When you try to talk about the issues in your relationship, does the discussion devolve into an argument?
Has your partner promised to make changes, only to disappoint you by going back to his or her usual ways?
Do you fantasize about being with someone who would be a better fit with you?
Do you find yourself comparing your relationship to those of your friends and family members?
At the beginning of your relationship, you probably felt hopeful, had lots of good sex, felt appreciated and loved, and enjoyed your time together.
Now the excitement and optimism of the early days and months of your relationship have faded into the reality of dealing with your differences, work stress, work and relationship balance, and the possibly the responsibilities of parenting young children or teens. You may find that the sex is more infrequent, routine (even boring), and feels more like a duty than a pleasure. Your partner doesn’t know what’s important to you. And you don’t really care what’s important to him or her.
You thought your relationship would be close and warm. You’re disappointed and frustrated by the contrast between that expectation and the actual lack of connection and coldness in your relationship. When you talk with your partner, he or she vows to improve.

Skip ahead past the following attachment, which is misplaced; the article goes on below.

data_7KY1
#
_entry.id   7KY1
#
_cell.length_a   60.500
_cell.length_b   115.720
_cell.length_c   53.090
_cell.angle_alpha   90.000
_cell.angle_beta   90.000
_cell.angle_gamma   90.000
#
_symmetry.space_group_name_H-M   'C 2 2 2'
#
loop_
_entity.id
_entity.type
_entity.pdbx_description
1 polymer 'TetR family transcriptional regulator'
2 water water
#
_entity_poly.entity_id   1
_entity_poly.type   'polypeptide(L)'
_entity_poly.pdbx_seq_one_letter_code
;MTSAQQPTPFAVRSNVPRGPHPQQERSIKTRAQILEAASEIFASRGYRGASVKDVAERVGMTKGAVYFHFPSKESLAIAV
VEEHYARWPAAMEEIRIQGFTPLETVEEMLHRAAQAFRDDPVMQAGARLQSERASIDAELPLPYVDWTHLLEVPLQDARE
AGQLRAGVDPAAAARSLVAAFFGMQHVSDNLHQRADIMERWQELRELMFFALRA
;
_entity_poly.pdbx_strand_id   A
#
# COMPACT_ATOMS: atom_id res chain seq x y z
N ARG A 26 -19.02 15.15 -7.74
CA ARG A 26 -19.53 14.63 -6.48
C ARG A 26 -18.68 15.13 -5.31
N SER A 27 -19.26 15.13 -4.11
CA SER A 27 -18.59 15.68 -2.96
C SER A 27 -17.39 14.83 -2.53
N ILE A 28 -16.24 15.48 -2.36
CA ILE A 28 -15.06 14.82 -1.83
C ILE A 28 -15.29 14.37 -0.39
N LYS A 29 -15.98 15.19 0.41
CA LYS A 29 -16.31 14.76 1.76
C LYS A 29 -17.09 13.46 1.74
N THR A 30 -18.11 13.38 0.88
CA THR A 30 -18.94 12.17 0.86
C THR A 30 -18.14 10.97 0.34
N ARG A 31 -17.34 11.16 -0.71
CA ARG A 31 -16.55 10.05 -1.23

And things are better for awhile.
Then the coldness and lack of connection gradually creep back in, replacing your hope with tension and loneliness.
If you have kids, the tension affects them and they may act out because the tension is too much for them to handle, or they may work on being good enough to make up for the disappointment they sense between you and your partner in your relationship.
Your preoccupation with your relationship worries may drain your energy and concentration for work, your overall satisfaction, and your enjoyment of your children.
Anger and/or resentment may have infected your outlook, and you wonder if the two of you are doomed to always feel so lonely in the relationship.
Relationship highs and lows
Dissatisfaction in relationships is painful—and very common. A July 2017 Google search of “relationship dissatisfaction” yielded 17,300,000 results, so clearly you’re not alone!